Online work is only worth an off-line plug if it’s good. If not, put
your efforts into your site, Mairi Clark says
‘Whatever you are doing online, it is infinitely more important to shout
about it off-line’ - Matthew Freud on the launch of Traffic Interactive.
Do you agree?
The phenomenology of ‘I’m online so I must be good’ is beginning to
fade. On that basis, the echo one achieves by shouting about it must
diminish in equal proportions. A year ago a commercial Web site would be
one of 10,000 www.somethingorother. com; now there are round 160,000.
Online marketing is a tough discipline. It is about setting clear
objectives, however grand or limited, and setting out to achieve them.
The key is to create something of value, to give the user a better way
of interfacing with your business or your message and, at the same time,
to recognise that the consumer is paying directly for this experience.
Marketing and advertising need to earn their place in this environment,
which is inhabited by the most communications-savvy sector of the
population. If you have something, shout: it’s easier to find something
online if it’s promoted off-line. If you waste people’s time and money,
stay quiet: no-one is going to thank you for directions to a dead end.
Rob Norman CIA Interactive Robcia@aol.com
In true equivocal style, yes and no. Yes it is important to make a lot
of noise about what you are doing. What’s the point of developing a
terrific Web site and then not telling anyone about it? All of us
involved in the Web should be doing our best to spread the news. But
‘no’, not if it takes you away from that development. There is nothing
more tiresome than reading in some magazine or paper about an
‘innovative and ground-breaking’ Web site, to find some utterly tedious,
cobbled-together affair that tells you nothing, does nothing and never
Ben Rooney Daily Telegraph Benry@telegraph.co.uk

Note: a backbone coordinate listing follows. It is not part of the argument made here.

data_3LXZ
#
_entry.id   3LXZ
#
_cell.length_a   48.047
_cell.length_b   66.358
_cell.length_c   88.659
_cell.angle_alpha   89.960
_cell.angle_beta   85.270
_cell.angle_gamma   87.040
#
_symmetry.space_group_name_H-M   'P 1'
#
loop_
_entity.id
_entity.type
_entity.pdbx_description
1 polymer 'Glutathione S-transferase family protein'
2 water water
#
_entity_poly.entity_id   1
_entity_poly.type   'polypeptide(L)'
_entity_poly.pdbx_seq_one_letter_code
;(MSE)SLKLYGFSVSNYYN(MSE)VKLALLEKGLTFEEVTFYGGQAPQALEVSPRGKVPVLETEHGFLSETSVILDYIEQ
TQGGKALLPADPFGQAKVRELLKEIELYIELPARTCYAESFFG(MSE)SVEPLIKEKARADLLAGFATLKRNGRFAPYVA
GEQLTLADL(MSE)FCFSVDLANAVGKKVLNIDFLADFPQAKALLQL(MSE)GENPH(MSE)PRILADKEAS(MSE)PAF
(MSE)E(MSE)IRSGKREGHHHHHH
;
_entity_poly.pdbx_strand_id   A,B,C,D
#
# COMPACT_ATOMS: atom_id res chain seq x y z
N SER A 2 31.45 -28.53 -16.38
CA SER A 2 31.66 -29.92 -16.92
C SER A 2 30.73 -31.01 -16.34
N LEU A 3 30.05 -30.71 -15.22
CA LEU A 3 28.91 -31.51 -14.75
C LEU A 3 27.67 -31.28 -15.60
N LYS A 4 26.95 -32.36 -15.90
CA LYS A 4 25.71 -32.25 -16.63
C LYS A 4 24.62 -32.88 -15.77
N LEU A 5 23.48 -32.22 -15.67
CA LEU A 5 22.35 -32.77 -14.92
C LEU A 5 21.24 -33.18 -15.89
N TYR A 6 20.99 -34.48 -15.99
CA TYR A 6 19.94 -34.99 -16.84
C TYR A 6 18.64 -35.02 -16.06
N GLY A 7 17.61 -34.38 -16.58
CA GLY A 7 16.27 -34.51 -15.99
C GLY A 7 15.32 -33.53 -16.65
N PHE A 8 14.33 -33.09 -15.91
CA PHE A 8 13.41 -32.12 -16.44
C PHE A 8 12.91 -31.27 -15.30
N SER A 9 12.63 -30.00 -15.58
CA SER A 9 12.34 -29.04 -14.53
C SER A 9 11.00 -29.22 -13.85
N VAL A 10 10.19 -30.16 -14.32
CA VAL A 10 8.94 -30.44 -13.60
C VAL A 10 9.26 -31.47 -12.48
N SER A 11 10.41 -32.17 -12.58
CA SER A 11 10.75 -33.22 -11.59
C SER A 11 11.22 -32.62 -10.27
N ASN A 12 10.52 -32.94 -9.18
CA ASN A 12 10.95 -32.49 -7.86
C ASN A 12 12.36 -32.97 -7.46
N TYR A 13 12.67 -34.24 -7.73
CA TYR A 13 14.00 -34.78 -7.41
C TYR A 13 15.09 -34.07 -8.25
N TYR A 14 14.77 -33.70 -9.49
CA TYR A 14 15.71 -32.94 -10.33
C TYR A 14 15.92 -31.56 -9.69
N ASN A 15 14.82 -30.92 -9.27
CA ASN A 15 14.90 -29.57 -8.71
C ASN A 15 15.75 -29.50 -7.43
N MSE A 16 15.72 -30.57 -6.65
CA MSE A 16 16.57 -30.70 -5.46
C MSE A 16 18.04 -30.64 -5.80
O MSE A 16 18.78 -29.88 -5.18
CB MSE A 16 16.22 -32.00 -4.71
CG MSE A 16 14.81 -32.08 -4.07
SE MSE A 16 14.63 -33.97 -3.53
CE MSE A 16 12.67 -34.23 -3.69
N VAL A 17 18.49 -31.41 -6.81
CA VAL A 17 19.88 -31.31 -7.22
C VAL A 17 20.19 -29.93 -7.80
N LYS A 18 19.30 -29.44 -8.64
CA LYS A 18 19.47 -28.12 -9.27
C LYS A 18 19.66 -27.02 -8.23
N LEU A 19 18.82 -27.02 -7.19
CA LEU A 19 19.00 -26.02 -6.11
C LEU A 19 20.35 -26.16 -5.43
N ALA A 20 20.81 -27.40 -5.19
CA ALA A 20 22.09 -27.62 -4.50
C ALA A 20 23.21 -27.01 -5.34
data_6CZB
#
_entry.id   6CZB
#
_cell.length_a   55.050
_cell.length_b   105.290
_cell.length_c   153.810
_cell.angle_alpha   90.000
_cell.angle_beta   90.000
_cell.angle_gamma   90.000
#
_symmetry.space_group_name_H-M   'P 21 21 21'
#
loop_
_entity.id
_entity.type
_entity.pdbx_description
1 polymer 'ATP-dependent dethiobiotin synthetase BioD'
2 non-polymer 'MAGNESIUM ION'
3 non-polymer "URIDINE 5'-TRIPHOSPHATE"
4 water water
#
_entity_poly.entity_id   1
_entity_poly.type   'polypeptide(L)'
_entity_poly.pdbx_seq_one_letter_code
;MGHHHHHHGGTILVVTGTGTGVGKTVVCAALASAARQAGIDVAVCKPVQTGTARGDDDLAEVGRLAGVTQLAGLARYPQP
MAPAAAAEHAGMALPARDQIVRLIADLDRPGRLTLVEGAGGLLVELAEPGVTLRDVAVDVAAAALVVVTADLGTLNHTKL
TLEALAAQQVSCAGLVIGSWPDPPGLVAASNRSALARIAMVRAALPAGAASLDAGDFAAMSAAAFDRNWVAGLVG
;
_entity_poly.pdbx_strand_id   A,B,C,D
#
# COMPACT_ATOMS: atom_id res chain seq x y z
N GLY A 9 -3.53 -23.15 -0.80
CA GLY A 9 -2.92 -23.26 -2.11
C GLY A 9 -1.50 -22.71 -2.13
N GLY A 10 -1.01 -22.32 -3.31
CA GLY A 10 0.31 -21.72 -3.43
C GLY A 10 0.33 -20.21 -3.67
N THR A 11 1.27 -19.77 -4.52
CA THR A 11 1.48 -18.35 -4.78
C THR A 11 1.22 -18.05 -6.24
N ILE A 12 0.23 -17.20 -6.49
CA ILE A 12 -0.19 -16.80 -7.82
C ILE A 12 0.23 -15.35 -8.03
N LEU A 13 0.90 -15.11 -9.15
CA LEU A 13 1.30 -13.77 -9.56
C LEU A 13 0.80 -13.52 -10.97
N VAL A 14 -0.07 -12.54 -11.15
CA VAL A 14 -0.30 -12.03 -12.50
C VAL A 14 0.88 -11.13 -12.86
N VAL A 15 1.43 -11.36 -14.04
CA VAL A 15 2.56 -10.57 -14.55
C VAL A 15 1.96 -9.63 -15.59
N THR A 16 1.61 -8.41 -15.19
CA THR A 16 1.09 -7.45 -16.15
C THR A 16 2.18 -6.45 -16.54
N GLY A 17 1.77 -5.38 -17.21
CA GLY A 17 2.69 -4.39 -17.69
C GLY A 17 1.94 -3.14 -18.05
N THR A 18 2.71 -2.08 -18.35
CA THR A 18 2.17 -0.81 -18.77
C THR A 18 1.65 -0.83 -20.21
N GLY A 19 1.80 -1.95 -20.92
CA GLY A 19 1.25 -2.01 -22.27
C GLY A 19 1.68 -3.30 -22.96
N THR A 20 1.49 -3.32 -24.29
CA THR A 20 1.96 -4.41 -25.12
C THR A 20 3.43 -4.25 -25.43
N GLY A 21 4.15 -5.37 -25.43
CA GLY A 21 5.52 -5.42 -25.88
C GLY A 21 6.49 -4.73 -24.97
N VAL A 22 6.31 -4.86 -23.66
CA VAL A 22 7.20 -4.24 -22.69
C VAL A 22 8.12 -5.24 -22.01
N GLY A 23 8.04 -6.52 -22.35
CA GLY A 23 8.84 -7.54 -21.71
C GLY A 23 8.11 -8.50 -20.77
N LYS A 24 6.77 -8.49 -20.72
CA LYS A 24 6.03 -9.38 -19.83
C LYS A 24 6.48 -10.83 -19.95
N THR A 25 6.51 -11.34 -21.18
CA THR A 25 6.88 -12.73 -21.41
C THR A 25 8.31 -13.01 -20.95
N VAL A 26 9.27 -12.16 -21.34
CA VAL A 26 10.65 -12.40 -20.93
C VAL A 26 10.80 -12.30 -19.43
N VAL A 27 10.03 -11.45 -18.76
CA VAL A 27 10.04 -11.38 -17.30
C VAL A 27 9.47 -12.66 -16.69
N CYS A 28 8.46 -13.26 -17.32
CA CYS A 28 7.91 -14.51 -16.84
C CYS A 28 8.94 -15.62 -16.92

Initially, I agree. But we must question the rationale for producing the
online promotion. Is the primary focus to behave as a PR vehicle? To be
an effective part of the client company’s integrated marketing and
promotions strategy, you need to be part of a learning process for
interactive communications (for example, a Web site) which promises in
the next decade to become possibly the dominant form of promotional
activity. Therefore, let us ask our clients what they wish to achieve
and put online activities into context.
Bill Faust IMPÿ20multimedia@dial.pipex. com
It is difficult to argue that off-line activity supporting your online
activity is always more important. The weight applied to off-line
activity in relation to online activity depends very much on your
marketing objectives, and the market within which you are working. Off-
line activity can be more important than the online activity it supports
when it is used as a means to position the brand(s) involved. In almost
all cases off-line activity should be regarded as an essential support
for online activity. However, in the case of sites focusing on
information provision or transactions with an existing online community,
it may be more prudent to focus rationed budgets into online traffic
generation than support to off-line activities.
James Tarin Chilcott le Fevre firstname.lastname@example.org
For as long as the UK reach of the Net remains low, the marketing value
of linked off-line communication is bound to be higher. (At present,
simply shoving your Web address on a TV commercial can add to brand
imagery.) Traffic’s proposition takes this logic a step further - by
understanding that it’s the power of your online content that determines
the power of your off-line story. pounds 1 to pounds 2 million worth of
PR coverage for Vladivar’s live Net gig with Supergrass is a case in
point. That’s why Traffic is in the business of creating and promoting
high-value event programming for the Web, not just ‘so what’ Web sites.
Jonathan Obermeister AMV BBDO email@example.com